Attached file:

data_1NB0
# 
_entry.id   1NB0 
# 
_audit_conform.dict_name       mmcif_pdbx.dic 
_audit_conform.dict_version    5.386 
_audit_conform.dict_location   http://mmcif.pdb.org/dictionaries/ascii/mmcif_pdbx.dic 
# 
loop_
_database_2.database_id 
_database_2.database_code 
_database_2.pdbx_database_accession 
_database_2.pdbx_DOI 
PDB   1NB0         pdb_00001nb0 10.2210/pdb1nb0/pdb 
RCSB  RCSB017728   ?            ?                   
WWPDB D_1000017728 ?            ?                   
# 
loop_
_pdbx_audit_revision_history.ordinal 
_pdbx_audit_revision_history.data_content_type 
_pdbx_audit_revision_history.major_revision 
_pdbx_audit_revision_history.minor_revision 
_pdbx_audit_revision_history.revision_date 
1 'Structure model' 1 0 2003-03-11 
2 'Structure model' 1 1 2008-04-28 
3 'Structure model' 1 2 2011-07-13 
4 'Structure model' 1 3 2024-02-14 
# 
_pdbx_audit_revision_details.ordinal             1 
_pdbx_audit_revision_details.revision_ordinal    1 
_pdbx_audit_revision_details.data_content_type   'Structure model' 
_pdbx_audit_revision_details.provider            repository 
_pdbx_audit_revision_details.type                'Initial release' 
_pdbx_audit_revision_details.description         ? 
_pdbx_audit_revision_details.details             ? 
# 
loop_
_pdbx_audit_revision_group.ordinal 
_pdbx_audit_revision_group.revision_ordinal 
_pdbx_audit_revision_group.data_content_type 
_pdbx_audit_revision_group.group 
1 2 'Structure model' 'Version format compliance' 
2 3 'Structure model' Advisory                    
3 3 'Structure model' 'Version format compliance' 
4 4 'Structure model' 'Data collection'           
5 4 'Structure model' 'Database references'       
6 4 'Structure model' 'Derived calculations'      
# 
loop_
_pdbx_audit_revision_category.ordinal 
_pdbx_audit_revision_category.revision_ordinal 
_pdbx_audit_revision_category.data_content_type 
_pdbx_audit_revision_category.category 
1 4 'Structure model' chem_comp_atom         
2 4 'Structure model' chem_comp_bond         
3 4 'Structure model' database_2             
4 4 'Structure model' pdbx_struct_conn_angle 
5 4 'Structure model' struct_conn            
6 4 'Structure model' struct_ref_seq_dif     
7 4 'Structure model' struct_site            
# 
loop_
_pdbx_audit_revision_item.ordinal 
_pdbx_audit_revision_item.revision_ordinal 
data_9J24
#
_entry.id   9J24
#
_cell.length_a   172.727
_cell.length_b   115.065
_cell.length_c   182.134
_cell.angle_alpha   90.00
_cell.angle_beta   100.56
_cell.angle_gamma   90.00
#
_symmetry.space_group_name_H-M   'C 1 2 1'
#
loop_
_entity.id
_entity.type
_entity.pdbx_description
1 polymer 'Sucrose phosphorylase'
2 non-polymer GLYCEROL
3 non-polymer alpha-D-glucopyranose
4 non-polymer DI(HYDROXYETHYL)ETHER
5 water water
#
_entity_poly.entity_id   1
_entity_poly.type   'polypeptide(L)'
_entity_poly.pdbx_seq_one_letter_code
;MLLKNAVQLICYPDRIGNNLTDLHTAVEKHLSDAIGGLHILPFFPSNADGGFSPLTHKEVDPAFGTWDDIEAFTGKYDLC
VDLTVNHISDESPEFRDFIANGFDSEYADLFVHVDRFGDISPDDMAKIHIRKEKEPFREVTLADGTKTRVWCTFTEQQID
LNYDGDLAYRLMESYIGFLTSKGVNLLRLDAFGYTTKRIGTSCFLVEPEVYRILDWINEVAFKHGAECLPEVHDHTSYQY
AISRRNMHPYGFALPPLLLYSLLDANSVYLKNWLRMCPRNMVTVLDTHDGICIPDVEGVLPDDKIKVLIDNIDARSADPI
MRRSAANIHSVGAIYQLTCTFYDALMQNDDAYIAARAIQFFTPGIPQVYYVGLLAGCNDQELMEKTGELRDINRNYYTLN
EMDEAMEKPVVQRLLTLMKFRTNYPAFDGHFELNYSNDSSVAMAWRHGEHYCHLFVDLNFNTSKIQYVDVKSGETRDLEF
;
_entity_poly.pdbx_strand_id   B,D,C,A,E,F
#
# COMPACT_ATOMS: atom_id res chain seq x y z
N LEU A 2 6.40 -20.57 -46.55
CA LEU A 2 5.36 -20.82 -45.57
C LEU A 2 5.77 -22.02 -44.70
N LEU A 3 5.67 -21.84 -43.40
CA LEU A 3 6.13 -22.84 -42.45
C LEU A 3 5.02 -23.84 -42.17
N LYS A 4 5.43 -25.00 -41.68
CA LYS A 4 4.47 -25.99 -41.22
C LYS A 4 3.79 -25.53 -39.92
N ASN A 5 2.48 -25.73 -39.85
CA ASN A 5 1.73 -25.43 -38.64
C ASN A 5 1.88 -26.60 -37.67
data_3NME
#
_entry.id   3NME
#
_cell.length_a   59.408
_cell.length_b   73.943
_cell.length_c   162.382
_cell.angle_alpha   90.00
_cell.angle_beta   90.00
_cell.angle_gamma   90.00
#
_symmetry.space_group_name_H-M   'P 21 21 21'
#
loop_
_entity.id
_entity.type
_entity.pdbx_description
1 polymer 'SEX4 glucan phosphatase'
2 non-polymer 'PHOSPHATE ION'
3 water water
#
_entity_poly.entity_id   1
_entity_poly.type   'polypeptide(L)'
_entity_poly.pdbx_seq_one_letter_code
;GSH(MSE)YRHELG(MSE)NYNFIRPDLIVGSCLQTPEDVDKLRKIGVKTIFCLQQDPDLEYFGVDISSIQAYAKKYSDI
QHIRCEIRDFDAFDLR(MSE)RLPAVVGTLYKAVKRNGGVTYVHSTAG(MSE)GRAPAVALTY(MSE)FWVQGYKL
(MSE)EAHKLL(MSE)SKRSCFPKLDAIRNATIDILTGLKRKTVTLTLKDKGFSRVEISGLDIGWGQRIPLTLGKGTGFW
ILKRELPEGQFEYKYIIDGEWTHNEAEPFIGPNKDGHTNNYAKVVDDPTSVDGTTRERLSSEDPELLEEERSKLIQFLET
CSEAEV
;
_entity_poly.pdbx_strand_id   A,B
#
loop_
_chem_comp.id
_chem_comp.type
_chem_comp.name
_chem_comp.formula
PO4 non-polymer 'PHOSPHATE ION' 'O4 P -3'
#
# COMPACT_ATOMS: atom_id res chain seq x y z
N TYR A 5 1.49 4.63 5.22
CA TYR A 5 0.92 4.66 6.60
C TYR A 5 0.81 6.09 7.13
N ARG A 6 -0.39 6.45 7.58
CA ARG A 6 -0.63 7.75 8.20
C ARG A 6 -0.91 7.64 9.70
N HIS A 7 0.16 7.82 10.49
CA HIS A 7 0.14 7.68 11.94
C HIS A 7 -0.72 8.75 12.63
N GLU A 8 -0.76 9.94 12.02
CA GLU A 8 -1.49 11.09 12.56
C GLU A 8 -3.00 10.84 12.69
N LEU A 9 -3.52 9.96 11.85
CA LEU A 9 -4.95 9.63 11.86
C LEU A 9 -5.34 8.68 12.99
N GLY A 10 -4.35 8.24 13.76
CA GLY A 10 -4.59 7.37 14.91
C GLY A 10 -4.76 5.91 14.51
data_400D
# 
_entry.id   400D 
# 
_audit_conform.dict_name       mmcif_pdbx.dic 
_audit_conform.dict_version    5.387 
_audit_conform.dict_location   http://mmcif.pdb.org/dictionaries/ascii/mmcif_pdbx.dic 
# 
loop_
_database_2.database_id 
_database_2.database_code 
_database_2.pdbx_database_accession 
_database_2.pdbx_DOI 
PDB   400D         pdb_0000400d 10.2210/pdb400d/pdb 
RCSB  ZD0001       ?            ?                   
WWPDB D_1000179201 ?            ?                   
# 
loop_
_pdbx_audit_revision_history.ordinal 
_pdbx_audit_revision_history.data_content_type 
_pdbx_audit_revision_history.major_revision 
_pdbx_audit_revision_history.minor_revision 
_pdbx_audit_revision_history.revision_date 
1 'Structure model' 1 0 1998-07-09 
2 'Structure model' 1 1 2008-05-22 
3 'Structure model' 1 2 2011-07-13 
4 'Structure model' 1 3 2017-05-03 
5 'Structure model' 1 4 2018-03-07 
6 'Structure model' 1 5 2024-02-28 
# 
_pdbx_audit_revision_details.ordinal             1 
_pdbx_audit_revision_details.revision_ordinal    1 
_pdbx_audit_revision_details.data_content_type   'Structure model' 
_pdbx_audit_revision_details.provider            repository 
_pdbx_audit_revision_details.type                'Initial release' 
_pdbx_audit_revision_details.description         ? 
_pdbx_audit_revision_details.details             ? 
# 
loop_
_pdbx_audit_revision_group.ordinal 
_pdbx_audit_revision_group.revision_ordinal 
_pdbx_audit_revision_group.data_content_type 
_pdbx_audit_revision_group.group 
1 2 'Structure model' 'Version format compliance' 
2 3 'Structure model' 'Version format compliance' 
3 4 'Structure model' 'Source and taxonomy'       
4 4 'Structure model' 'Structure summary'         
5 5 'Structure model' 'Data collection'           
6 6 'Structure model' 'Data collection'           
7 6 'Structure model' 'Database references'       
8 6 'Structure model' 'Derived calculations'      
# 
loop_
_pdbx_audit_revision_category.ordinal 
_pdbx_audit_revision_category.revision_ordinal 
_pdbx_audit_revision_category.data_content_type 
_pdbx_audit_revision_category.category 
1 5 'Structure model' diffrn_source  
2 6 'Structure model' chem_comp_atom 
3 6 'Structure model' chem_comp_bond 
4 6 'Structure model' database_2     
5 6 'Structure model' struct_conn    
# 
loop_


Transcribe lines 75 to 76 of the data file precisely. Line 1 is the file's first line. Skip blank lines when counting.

#
_symmetry.space_group_name_H-M   'C 1 2 1'